Materials and methods
A shipwreck of the Ming dynasty was discovered in Nan’ao Island, Shantou city, Guangdong province and was named “Nan’ao I” shipwreck. The surrounding area is part of the South China Sea, branch of the Kuroshio Current. The seawater temperature around the “Nan’ao I” shipwreck is between 22 and 24 °C in winter, and between 22 and 30 °C in summer. The tide range is from 1.0 to 3.0 m, flow velocity range is from 80 to 100 cm/s, and surface layer salinity is between 34.6 and 35.0‰. The compounds with content of more than 1 mg/L in the South China sea water are Na+, Mg2+, Ca2+, K+, Sr2+, Cl−, SO42−, HCO3−, Br−, F−, and H3BO3. There are also several kinds of ores around this area on the offshore shelf, such as ilmenite, zircon, rutile, monazite, and garnet. Various marine animals including calcareous and siliceous microorganisms live in this area .
After three excavation seasons (2007, 2011 and 2012) at the “Nan’ao I” shipwreck, archaeologists found 30,000 items, among which Kraak porcelain accounts for a significant proportion . Typology and microelement analysis indicate that Kraak porcelain on “Nan’ao I” has two different provenances, one is from Jingdezhen kiln in Jiangxi province and the other one is from Zhangzhou kiln in Fujian province [14, 15]. Previous studies indicated that the artifacts from Jingdezhen kiln are world-renowned . These porcelain items are fine and smooth, the bodies are white and thin, the glaze is bright and glossy. The Kraak porcelain from Jingdezhen kiln remains in good condition. However, the porcelain items from the Zhangzhou Kiln are different, the bodies are grey and thick, the cracked glaze is turbid and uneven, and the entire porcelain has an excessively weak appearance. This porcelain was rinsed, cleaned, desalinated, protected from light and stored under stable temperature and humidity conditions.
Two representative Kraak porcelain samples as very preliminary analysis objects are discussed here. ZZ-QH porcelain sample is from Zhangzhou kiln which has severely cracked glaze and a large number of orange colored stains. JDZ-QH sample is from Jingdezhen kiln which has a delicate appearance and a few orange colored stains (Fig. 1). A large number of blue and white porcelain items were found in the “Nan’ao I” shipwreck. Among them, the following two pieces were selected because they contain different types of damages and can represent two different kinds of preservation due to their respective preserve conditions, which in turn depends on the raw materials and preparation process.
The samples were first cut into small pieces, then microscopy, SEM–EDS, Raman, XRD and FT-IR analyses were used to observe the different types of corrosion in the porcelain.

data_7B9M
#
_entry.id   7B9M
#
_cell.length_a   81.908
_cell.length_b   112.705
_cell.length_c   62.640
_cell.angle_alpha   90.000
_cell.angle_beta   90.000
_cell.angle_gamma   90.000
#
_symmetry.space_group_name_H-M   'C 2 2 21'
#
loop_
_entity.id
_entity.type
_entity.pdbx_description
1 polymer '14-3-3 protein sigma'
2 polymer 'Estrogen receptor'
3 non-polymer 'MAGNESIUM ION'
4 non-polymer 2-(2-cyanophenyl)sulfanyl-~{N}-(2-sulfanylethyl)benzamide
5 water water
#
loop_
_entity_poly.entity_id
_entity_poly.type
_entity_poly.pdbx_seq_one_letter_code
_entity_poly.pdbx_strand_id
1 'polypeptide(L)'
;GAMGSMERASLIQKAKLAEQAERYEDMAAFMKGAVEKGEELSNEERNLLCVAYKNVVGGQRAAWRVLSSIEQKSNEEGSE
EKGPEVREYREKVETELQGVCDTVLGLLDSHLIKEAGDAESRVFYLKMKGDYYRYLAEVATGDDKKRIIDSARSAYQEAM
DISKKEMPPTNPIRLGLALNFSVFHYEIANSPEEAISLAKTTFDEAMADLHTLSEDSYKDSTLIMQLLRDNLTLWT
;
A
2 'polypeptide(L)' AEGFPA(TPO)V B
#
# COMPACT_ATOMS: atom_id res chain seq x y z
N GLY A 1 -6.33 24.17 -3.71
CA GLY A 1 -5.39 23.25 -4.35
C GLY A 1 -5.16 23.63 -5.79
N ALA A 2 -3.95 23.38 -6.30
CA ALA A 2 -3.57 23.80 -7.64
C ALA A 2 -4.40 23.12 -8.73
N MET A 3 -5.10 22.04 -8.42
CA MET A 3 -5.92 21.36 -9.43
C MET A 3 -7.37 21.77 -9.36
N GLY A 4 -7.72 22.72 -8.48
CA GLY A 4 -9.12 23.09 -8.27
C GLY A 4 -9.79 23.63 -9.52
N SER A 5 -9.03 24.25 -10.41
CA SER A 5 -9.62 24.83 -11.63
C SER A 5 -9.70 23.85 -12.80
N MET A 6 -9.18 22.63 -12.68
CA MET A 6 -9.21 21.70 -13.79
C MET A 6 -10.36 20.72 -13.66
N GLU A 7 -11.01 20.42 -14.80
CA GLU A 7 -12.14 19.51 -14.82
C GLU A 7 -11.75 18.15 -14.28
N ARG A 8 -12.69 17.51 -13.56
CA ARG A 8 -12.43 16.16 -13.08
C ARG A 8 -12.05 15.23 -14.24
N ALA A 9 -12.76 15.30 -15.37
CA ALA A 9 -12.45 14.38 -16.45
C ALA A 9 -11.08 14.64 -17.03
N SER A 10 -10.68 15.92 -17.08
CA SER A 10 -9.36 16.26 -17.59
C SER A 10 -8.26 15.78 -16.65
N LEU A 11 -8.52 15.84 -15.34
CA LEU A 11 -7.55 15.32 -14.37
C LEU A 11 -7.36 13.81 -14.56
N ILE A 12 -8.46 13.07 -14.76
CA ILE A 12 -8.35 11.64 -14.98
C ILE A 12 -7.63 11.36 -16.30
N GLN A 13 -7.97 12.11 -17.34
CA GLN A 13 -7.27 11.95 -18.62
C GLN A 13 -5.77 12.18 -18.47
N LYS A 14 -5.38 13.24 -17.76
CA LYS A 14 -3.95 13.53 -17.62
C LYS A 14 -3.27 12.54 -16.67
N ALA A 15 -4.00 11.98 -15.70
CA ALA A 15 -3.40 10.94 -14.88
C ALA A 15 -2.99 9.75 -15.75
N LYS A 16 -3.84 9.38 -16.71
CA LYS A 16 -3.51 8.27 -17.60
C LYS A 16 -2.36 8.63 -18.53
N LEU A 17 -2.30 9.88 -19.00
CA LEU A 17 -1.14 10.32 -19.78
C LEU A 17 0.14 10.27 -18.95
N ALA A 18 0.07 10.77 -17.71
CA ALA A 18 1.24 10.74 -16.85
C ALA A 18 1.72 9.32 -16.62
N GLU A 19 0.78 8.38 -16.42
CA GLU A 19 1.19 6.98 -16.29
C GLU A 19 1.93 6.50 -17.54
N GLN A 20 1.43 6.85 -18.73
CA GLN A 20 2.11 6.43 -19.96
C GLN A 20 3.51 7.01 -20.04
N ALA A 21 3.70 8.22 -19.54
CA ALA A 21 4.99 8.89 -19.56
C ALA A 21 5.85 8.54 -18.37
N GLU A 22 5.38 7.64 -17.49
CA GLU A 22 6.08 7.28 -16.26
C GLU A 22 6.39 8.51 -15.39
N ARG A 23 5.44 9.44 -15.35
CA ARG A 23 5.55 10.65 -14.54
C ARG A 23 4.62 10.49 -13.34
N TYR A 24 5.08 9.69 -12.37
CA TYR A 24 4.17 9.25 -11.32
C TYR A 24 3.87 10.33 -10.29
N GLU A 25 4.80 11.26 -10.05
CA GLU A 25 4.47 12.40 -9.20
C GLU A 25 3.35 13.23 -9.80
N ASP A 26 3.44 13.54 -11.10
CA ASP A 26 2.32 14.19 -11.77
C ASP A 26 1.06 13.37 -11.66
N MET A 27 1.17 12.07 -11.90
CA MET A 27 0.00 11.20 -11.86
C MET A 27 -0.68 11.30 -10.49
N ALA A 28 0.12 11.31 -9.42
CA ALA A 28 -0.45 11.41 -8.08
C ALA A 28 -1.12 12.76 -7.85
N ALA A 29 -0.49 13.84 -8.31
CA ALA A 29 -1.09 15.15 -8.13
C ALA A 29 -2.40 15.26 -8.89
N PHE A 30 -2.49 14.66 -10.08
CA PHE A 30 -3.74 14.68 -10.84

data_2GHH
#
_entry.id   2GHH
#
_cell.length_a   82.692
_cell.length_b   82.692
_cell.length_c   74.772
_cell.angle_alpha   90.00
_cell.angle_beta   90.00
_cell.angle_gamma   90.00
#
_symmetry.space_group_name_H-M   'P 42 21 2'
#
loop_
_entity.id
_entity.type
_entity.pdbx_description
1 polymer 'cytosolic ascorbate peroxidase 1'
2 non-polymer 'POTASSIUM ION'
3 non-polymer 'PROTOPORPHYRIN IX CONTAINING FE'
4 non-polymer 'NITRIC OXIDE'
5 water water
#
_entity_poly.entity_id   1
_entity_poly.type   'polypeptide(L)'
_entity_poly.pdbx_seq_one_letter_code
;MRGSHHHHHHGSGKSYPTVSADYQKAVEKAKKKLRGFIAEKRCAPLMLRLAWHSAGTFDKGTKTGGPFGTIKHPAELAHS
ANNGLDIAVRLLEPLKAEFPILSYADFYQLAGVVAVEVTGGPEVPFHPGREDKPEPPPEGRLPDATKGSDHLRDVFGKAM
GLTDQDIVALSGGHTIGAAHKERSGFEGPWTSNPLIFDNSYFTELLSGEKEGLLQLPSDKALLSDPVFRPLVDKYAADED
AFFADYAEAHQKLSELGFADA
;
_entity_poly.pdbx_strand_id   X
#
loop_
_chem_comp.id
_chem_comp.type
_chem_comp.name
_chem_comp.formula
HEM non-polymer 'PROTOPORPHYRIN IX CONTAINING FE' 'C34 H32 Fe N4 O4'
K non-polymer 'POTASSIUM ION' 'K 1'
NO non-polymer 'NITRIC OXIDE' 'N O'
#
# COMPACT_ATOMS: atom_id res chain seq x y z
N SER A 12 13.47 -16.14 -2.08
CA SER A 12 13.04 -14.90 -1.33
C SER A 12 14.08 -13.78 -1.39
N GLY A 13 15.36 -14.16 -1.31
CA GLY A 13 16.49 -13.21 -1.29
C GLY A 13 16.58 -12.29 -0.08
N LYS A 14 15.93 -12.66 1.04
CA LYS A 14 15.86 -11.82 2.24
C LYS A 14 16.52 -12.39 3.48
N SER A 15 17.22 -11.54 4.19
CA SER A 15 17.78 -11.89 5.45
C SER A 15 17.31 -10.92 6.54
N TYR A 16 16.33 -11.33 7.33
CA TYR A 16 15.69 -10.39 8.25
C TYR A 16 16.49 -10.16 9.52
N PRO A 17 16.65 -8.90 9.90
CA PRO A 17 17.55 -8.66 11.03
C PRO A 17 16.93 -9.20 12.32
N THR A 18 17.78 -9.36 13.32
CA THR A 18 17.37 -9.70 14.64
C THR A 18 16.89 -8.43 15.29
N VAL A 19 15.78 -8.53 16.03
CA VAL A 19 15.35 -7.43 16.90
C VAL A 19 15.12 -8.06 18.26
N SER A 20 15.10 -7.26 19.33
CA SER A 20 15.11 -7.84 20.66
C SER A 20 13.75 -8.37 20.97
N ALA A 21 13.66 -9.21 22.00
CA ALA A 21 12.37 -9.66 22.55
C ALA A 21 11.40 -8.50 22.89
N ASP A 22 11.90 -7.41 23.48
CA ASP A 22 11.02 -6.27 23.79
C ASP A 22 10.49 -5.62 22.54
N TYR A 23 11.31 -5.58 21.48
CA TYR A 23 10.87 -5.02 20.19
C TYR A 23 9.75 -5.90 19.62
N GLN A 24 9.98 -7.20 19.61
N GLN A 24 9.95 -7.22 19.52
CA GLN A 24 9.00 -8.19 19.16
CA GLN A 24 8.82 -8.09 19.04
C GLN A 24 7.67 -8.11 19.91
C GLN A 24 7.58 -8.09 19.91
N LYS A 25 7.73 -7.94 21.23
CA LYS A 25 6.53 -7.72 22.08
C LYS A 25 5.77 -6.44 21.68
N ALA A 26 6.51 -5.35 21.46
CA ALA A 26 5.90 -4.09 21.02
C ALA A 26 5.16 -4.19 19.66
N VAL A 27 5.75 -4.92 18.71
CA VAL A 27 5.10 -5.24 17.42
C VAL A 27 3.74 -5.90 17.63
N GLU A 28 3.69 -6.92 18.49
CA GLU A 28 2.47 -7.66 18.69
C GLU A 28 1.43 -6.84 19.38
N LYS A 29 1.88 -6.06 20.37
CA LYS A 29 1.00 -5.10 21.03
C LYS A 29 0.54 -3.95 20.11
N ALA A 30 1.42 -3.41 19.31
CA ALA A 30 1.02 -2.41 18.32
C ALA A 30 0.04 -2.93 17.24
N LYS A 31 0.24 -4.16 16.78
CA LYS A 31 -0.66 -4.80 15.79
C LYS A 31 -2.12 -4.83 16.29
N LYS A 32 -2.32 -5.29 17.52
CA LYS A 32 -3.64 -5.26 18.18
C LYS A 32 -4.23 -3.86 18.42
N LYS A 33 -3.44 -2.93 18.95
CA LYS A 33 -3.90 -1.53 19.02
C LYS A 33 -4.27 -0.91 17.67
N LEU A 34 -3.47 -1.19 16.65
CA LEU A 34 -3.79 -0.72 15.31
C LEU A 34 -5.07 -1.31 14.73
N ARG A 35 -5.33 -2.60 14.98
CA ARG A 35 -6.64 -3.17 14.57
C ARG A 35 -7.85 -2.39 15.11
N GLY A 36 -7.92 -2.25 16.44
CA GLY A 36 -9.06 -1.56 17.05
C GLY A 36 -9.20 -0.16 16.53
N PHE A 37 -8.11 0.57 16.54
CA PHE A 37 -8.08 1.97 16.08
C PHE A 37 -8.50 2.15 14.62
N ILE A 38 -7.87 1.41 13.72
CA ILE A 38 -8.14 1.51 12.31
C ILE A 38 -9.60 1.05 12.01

A dual light path microscope (Olympus BX51, Japan) was used to study the morphology and observe the damages on the surface and cross-section of these samples.
A scanning electron microscope (SEM, Hitachi S-3600N, Japan) and X-ray energy disperse spectrometer (EDS, Genesis 2000XMS) were used to observe the micro-contaminations at high magnification and analyze their elementary composition. The sample was sprayed with gold and then pasted on to the SEM sample platform with carbon conductive adhesive. The acceleration voltage was 20.0 kV. The orange stains on ZZ-QH were analyzed by micro Raman spectroscopy.
The micro Raman spectra were recorded by a confocal-micro-Raman spectrometer (LABRAM-HR, France) at room temperature employing 514.5 nm argon-ion laser. The wave number range of 100–2800 cm−1 was selected, the instrument’s precision is ± 1 cm−1, and its spot size is 1 mm.
Fourier transform infrared spectroscopy (FT-IR, MAGNA-IR 750, Nicolet Instrument Co., U.S.A) with KBr pellet method was used to analyze the salt crystals on the surface of porcelain glaze. The spectrum range was from 400 to 4000 cm−1, and the maximum resolution was 0.1 cm−1.
X-ray diffraction (XRD, Rigaku D/max-rA, Japan) with rotating target method was used to examine the coagulum on the bronze ware, ironware and woodenware obtained from the “Nan’ao I” shipwreck. This analysis aimed to find the possible source of the contaminants on the porcelain, for the seawater and porcelain do not contain enough elements to form the micro coagulum. The XRD analyses were performed with Cu target Kα radiation, voltage of 40 kV, electric current of 100 mA, scan angle range from 10° to 70°, and scanning speed of 4.00°/min.
At a magnification of 100, it was observed that ZZ-QH had a large number of orange colored stains and cracks with contaminants on the surface. The body was entirely covered by orange colored contaminants. On the surface of JDZ-QH sample, there were hardly any stains or cracks. However, through the picture of a section of JDZ-QH sample, the stains were found concealed below the surface. Unlike the ZZ-QH sample, the glaze of JDZ-QH was bright and smooth, and the body seemed pure white. At a magnification of 200, it was found that the orange stains on the ZZ-QH sample had an average diameter of about 200 µm. Minute orange stains of JDZ-QH were seen through the surface (Fig. 2). The appearance of the orange stains was quite clear under the microscope observation, and the composition of the stains needed to be determined by additional tests.
SEM–EDS results of ZZ-QH showed that there were three distinct forms of contaminants, such as crystals of acicular, nodular and spherical morphology (Fig. 3). The main components of acicular crystal were Fe and Si, and it also contained small amounts of S, Cl and Al. The main element of the nodular crystal was Fe, and the minor elements were Si and Al. The main components of the spherical crystal were Fe and S, with a small amount of Si. These contaminants may have a severe impact on the structure of ZZ-QH resulting in physical instability.